Around the World in 80 Days; Adventure/Comedy, USA, 1956; D: Michael Anderson, S: David Niven, Cantinflas, Shirley MacLaine, Robert Newton, Robert Morley, John Gielgud, Peter Lorre
London, 19th Century. Passepartout has just been hired as a butler by an English gentleman, Phileas Fogg, an already his boss starts acting srangely when claims he can circumnavigate the world in eighty days. Fogg even makes a £20,000 wager with several skeptical fellow members of his London gentlemen's club, the Reform club. The two of them start their journey in a balloon and land in Spain. From there on they move to Egypt, then India (where they save Princess Aouda), Hong Kong, Japan and USA. During all that time, Inspector Fix mistakenly thinks Fogg is a bank robber and follows him, eventually arresting him in Europe. Fogg thinks he came one day too late to win the bet, but then Passepartout finds out that, by crossing the International Date Line, they have gained a day. There is still time to reach the Reform Club and win the bet, which he does.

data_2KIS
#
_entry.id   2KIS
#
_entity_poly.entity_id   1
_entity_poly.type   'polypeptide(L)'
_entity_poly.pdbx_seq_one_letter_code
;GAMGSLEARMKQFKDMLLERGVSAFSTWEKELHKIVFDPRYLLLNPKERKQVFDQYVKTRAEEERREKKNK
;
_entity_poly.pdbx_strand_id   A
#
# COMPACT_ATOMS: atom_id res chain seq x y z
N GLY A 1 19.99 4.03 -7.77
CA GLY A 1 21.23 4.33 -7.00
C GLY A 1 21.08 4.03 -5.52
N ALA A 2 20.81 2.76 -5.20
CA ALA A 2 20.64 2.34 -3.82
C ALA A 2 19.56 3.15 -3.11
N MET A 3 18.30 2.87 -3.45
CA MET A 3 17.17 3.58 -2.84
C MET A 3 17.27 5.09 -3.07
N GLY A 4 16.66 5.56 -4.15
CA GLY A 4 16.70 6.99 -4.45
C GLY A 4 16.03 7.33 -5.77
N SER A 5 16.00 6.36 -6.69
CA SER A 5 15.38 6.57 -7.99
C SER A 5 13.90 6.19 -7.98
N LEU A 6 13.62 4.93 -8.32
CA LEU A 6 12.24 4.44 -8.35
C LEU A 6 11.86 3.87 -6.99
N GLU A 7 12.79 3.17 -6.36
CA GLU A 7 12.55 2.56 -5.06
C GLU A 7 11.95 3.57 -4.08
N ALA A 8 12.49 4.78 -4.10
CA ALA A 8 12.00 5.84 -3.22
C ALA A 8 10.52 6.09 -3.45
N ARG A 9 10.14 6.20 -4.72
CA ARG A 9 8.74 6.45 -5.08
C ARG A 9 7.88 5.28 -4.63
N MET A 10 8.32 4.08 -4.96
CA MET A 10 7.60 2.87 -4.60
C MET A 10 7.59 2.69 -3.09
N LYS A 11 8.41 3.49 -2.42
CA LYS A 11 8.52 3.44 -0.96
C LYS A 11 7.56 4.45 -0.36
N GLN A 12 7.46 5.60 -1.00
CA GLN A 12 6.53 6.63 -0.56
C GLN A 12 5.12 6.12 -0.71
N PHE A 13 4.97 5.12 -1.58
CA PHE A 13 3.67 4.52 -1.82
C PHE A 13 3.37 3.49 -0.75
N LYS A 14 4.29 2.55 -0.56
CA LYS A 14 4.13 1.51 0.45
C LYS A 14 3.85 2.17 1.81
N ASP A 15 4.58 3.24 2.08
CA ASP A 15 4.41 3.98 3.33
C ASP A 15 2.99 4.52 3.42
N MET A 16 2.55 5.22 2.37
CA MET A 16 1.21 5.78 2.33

The reputation of Oscars and the Golden Globes was never really high or trust worthy, but rarely did they offer so little when they awarded Michael Anderson's "Around the World in 80 Days", a derivative, saccharin, dry adventure film from 1956 (ignoring much better films made that year, like the classic western "The Searchers", which wasn't even nominated). That winner of 5 Oscars and 2 Golden Globes, including in the category for best picture, seems outdated and stiff today because the story was relying more on opulent costumes and exotic landscapes and less on characters, making the spirit of Jules Verne's original book lost in superficial elements. Of all the characters, only Passepartout seems real. David Niven and Shirley Maclaine, altghough underused, are excellent though. "Around the World in 80 Days" is a solid travel guide film, here and there you can find a few amusing scenes, like the one in which Passepartout has to fight a bull as a matador or the one in which Fogg wants a gun duel with one American in a passenger train (!), and the number of stars in cameo roles in amazing (Marlene Dietrich as a prostitute (!) in San Francisco, Buster Keaton as a train conductor), but the 3 hour long story really seems overstretched.